ELK GROVE, IL (WCMH) — September marks the start of flu season. New recommendations by the American Academy of Pediatrics recommend opting for a traditional flu shot instead of a nasal spray.
The recommendation is part of the group’s flu vaccine recommendations for the 2016-2017 season.
The Centers for Disease Control and Prevention made a similar recommendation in June. “This year the CDC is recommending not to use this one because last year’s vaccine effectiveness rating for the nasal spray vaccine was only three percent,” Tampa General Hospital’s Nancy Epps said.
The 3 percent effectiveness applied to children 2 through 17 in 2015-16, compared with 63 percent for the injected vaccine, according to the AAP.
“New research shows that the flu shot provided significantly better protection in recent flu seasons compared with the nasal spray vaccine,” said Henry H. Bernstein, DO, MHCM, FAAP, who co-authored the statement. “We want to provide children with the best protection possible against flu, and these recent studies show the flu shot is likely to provide a higher level of protection.”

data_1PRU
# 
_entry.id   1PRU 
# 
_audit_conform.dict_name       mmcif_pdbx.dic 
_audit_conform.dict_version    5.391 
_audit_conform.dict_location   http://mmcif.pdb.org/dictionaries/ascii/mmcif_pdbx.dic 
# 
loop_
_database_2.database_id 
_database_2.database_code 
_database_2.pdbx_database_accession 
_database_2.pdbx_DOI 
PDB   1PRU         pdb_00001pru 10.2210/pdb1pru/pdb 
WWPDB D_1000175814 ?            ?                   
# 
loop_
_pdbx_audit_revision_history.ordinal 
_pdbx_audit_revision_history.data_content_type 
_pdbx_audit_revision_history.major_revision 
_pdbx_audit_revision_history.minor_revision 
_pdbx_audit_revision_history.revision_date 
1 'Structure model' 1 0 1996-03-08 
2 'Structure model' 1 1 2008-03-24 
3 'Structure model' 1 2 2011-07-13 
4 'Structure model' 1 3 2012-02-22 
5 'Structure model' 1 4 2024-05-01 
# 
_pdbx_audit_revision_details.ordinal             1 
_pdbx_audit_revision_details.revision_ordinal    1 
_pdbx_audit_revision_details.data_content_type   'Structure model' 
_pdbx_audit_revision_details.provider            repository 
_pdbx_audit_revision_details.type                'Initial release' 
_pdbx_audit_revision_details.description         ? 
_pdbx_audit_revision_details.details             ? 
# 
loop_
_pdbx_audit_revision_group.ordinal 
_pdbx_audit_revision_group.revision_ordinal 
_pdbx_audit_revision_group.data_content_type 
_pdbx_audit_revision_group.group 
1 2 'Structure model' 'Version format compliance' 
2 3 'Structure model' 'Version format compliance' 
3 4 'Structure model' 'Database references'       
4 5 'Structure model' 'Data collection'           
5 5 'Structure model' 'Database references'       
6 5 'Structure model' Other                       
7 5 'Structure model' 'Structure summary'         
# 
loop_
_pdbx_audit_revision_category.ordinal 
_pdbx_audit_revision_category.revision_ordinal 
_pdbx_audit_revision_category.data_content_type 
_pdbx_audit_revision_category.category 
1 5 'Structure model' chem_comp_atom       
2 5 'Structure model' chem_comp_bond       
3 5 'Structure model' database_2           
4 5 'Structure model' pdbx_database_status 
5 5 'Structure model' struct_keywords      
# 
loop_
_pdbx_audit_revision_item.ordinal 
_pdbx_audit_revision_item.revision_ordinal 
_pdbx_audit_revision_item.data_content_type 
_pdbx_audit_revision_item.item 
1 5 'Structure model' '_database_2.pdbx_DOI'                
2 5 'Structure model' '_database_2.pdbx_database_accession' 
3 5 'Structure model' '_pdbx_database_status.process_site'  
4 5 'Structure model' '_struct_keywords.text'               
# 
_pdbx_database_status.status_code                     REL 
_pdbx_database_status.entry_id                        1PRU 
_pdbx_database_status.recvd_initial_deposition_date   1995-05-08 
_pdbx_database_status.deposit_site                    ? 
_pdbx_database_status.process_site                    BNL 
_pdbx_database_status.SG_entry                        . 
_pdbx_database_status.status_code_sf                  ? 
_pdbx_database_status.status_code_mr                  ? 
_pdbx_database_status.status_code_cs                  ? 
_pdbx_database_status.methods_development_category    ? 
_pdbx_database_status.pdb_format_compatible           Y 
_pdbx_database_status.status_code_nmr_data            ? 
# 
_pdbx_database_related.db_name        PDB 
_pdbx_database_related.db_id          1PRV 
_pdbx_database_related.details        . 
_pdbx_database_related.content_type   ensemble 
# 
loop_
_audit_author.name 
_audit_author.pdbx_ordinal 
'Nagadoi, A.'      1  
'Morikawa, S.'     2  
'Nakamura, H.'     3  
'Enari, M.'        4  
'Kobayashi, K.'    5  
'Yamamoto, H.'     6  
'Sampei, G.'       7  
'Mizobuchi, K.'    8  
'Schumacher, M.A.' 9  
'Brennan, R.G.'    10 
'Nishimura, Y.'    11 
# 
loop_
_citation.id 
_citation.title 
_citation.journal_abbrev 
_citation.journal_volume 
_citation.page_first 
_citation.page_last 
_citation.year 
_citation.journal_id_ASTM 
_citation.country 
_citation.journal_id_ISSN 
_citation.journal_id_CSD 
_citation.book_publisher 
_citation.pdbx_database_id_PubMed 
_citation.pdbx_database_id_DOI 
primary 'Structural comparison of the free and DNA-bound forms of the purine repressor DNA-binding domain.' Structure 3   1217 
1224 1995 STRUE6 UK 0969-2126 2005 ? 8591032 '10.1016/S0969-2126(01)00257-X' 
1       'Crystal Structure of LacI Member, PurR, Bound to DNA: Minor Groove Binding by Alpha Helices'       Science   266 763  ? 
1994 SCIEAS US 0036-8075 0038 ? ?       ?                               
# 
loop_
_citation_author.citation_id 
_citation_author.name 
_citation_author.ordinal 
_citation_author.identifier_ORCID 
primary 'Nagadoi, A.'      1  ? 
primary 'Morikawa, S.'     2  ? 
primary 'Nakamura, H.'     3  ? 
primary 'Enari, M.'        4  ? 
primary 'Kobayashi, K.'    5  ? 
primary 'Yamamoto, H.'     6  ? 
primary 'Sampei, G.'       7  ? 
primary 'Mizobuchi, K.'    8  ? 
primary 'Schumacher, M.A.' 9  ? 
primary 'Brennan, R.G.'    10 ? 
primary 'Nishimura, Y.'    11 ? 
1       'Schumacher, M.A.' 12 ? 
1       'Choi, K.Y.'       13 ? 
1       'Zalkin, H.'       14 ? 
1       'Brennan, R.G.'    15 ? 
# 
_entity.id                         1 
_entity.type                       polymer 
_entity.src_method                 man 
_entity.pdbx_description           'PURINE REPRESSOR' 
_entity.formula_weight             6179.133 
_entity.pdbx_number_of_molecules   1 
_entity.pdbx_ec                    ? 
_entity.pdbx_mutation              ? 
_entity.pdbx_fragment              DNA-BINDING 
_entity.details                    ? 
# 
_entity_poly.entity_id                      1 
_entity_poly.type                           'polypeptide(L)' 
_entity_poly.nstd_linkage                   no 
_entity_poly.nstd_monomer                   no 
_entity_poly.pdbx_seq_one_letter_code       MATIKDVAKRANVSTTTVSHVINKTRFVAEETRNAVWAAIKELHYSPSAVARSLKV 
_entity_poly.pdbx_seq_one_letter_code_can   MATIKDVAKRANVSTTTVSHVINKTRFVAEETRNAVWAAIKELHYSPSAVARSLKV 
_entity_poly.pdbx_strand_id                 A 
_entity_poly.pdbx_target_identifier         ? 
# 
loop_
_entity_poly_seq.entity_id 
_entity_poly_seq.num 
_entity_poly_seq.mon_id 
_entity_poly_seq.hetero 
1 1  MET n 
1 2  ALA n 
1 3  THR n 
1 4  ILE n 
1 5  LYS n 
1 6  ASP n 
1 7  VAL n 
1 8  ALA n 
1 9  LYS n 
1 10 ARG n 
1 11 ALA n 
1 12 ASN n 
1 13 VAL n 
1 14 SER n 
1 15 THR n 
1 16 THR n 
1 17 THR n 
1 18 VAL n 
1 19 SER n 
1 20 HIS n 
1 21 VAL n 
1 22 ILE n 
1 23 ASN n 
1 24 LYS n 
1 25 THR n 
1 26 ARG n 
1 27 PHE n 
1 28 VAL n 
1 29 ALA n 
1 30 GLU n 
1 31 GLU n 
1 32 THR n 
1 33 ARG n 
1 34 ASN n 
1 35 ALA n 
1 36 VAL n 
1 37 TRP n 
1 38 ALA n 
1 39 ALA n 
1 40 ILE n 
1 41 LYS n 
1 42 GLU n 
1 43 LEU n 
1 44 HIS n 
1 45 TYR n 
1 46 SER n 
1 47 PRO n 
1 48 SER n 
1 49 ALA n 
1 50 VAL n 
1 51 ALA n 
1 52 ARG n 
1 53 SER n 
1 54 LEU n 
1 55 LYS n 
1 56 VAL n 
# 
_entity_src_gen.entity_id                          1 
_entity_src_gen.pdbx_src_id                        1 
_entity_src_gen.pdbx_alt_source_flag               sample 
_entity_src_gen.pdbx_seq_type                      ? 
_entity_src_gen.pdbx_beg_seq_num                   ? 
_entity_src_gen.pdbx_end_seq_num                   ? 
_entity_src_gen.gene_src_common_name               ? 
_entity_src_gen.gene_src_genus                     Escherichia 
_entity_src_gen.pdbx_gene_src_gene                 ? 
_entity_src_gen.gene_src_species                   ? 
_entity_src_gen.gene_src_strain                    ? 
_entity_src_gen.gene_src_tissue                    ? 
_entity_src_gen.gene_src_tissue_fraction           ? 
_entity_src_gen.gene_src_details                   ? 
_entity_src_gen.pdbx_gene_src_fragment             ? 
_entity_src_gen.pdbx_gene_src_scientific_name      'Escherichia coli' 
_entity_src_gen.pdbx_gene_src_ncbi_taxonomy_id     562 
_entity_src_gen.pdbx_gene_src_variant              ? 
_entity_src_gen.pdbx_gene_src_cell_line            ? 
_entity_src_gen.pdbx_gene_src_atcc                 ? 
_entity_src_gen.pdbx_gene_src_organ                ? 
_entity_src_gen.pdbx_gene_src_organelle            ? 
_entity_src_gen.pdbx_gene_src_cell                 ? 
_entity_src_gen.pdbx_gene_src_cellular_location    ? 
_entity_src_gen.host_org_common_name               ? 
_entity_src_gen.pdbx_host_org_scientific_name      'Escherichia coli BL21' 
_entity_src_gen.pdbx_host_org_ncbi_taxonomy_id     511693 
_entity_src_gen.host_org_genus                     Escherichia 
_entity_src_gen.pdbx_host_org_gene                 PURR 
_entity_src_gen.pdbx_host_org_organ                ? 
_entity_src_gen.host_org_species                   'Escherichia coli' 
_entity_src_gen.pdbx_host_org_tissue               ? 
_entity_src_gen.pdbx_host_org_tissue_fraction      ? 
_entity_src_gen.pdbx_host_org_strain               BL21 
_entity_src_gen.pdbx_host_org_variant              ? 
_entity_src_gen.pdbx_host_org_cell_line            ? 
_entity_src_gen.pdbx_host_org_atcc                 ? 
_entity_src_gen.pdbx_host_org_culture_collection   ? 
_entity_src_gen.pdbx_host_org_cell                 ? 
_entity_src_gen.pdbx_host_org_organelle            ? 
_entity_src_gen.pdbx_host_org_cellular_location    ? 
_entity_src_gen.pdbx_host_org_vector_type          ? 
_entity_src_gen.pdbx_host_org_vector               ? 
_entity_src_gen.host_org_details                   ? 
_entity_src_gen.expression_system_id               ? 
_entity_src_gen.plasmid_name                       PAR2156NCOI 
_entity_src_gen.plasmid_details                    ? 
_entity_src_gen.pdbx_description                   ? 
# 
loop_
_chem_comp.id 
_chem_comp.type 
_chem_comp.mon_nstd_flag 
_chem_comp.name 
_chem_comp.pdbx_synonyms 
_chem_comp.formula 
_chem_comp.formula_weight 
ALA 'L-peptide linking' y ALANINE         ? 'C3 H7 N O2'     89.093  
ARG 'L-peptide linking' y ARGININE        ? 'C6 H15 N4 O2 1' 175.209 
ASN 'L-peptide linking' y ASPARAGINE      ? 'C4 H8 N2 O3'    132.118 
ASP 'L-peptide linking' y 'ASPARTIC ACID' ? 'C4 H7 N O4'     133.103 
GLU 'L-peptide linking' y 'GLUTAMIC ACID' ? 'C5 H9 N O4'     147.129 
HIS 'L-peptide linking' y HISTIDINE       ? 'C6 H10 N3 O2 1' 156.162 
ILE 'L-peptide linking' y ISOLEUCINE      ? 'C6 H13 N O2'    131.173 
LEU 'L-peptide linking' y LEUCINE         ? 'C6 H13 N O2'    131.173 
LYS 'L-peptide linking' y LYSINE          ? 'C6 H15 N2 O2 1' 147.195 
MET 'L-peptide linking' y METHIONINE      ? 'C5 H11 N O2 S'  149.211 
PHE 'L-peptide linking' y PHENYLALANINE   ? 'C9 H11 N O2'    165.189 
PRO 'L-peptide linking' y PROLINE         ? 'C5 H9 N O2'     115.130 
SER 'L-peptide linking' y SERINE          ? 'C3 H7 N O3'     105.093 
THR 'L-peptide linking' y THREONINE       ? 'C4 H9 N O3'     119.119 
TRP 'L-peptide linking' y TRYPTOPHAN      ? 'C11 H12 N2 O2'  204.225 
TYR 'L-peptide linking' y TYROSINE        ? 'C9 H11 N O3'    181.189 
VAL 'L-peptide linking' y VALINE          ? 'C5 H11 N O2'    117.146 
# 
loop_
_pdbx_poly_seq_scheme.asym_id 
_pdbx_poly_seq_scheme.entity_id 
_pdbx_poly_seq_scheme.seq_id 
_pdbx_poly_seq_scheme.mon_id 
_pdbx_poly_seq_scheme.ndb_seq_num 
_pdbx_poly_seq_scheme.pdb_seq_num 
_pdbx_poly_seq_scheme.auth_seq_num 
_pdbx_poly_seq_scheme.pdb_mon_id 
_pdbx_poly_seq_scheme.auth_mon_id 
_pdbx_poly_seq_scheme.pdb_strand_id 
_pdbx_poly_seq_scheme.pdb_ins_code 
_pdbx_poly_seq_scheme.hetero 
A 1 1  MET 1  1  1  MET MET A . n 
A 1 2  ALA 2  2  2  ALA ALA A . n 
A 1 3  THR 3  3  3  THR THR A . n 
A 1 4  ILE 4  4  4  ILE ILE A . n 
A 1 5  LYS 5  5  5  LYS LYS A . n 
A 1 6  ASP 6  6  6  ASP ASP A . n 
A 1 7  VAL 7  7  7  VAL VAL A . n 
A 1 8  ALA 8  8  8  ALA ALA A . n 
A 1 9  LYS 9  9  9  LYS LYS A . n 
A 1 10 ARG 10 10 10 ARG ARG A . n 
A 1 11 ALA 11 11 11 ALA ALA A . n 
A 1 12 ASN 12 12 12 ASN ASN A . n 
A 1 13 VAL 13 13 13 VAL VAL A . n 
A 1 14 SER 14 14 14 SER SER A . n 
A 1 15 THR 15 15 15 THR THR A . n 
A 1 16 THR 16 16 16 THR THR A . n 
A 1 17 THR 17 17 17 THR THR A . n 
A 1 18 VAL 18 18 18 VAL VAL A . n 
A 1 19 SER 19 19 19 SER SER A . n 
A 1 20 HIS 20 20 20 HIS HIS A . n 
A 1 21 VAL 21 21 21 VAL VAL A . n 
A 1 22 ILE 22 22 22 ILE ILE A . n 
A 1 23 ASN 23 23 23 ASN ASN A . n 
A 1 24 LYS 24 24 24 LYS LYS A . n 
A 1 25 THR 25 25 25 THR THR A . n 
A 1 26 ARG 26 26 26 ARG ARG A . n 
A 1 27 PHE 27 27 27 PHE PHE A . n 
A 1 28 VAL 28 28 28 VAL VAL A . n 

The group also calls for mandatory vaccinations for health care workers. Tampa General Hospital has more than 7,500 employees, and, Epps says, 96 percent of them were vaccinated last year.
The CDC says a special effort should be made to vaccinate children and adolescents who have medical conditions that could lead to complications from flu. “Pregnant women can help protect themselves and their unborn children by getting the vaccine,” said Wendy Sue Swanson, MD, MBE, FAAP. “Breastfeeding also offers newborns added protection against the flu. Because the flu virus is common and unpredictable, it can cause serious complications even in healthy children.”
Providers are encouraged to start offering the vaccine by October.
Epps encouraged all people older than 6 months to get vaccinated this flu season. “Even if you are young and healthy, have never had the flu before … It’s the best prevention that is out there so we do recommend it,” she said.
The CDC says flu season runs through the end of March.
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